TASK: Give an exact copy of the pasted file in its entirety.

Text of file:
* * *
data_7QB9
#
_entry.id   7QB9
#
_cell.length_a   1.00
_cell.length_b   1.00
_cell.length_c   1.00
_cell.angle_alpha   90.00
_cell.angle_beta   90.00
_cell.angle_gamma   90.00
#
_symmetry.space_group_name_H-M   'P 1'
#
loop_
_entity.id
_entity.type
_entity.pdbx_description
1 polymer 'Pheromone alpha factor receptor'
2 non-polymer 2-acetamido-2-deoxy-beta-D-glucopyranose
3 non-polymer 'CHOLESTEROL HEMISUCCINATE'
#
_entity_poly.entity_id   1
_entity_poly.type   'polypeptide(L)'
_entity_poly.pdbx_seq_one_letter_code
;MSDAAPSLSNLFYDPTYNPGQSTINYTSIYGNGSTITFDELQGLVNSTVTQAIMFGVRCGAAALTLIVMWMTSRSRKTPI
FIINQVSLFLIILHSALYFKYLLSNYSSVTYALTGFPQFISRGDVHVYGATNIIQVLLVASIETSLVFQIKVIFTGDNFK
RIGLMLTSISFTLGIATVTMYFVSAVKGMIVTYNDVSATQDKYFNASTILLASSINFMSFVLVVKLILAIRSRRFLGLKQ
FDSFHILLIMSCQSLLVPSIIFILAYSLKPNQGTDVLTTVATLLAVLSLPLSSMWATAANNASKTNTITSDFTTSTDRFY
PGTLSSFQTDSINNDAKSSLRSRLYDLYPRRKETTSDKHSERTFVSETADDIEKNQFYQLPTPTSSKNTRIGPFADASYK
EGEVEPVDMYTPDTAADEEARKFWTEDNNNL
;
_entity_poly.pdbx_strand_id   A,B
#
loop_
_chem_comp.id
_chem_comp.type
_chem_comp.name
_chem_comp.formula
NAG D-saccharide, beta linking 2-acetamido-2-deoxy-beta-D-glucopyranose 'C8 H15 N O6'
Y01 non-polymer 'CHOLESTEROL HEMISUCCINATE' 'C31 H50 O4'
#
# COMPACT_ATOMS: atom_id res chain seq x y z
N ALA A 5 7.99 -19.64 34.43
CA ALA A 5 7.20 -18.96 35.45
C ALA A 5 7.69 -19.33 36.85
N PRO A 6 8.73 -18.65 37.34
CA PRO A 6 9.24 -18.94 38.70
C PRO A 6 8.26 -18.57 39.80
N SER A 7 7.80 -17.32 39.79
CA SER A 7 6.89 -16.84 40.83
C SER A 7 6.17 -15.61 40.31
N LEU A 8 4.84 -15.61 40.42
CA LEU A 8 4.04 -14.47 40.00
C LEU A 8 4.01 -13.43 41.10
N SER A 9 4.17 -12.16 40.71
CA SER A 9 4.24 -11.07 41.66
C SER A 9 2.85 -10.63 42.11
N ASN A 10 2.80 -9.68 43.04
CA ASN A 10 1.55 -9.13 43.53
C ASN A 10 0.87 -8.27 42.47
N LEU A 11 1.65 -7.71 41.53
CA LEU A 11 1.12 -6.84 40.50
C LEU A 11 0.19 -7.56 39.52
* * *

data_7QB9
#
_entry.id   7QB9
#
_cell.length_a   1.00
_cell.length_b   1.00
_cell.length_c   1.00
_cell.angle_alpha   90.00
_cell.angle_beta   90.00
_cell.angle_gamma   90.00
#
_symmetry.space_group_name_H-M   'P 1'
#
loop_
_entity.id
_entity.type
_entity.pdbx_description
1 polymer 'Pheromone alpha factor receptor'
2 non-polymer 2-acetamido-2-deoxy-beta-D-glucopyranose
3 non-polymer 'CHOLESTEROL HEMISUCCINATE'
#
_entity_poly.entity_id   1
_entity_poly.type   'polypeptide(L)'
_entity_poly.pdbx_seq_one_letter_code
;MSDAAPSLSNLFYDPTYNPGQSTINYTSIYGNGSTITFDELQGLVNSTVTQAIMFGVRCGAAALTLIVMWMTSRSRKTPI
FIINQVSLFLIILHSALYFKYLLSNYSSVTYALTGFPQFISRGDVHVYGATNIIQVLLVASIETSLVFQIKVIFTGDNFK
RIGLMLTSISFTLGIATVTMYFVSAVKGMIVTYNDVSATQDKYFNASTILLASSINFMSFVLVVKLILAIRSRRFLGLKQ
FDSFHILLIMSCQSLLVPSIIFILAYSLKPNQGTDVLTTVATLLAVLSLPLSSMWATAANNASKTNTITSDFTTSTDRFY
PGTLSSFQTDSINNDAKSSLRSRLYDLYPRRKETTSDKHSERTFVSETADDIEKNQFYQLPTPTSSKNTRIGPFADASYK
EGEVEPVDMYTPDTAADEEARKFWTEDNNNL
;
_entity_poly.pdbx_strand_id   A,B
#
loop_
_chem_comp.id
_chem_comp.type
_chem_comp.name
_chem_comp.formula
NAG D-saccharide, beta linking 2-acetamido-2-deoxy-beta-D-glucopyranose 'C8 H15 N O6'
Y01 non-polymer 'CHOLESTEROL HEMISUCCINATE' 'C31 H50 O4'
#
# COMPACT_ATOMS: atom_id res chain seq x y z
N ALA A 5 7.99 -19.64 34.43
CA ALA A 5 7.20 -18.96 35.45
C ALA A 5 7.69 -19.33 36.85
N PRO A 6 8.73 -18.65 37.34
CA PRO A 6 9.24 -18.94 38.70
C PRO A 6 8.26 -18.57 39.80
N SER A 7 7.80 -17.32 39.79
CA SER A 7 6.89 -16.84 40.83
C SER A 7 6.17 -15.61 40.31
N LEU A 8 4.84 -15.61 40.42
CA LEU A 8 4.04 -14.47 40.00
C LEU A 8 4.01 -13.43 41.10
N SER A 9 4.17 -12.16 40.71
CA SER A 9 4.24 -11.07 41.66
C SER A 9 2.85 -10.63 42.11
N ASN A 10 2.80 -9.68 43.04
CA ASN A 10 1.55 -9.13 43.53
C ASN A 10 0.87 -8.27 42.47
N LEU A 11 1.65 -7.71 41.53
CA LEU A 11 1.12 -6.84 40.50
C LEU A 11 0.19 -7.56 39.52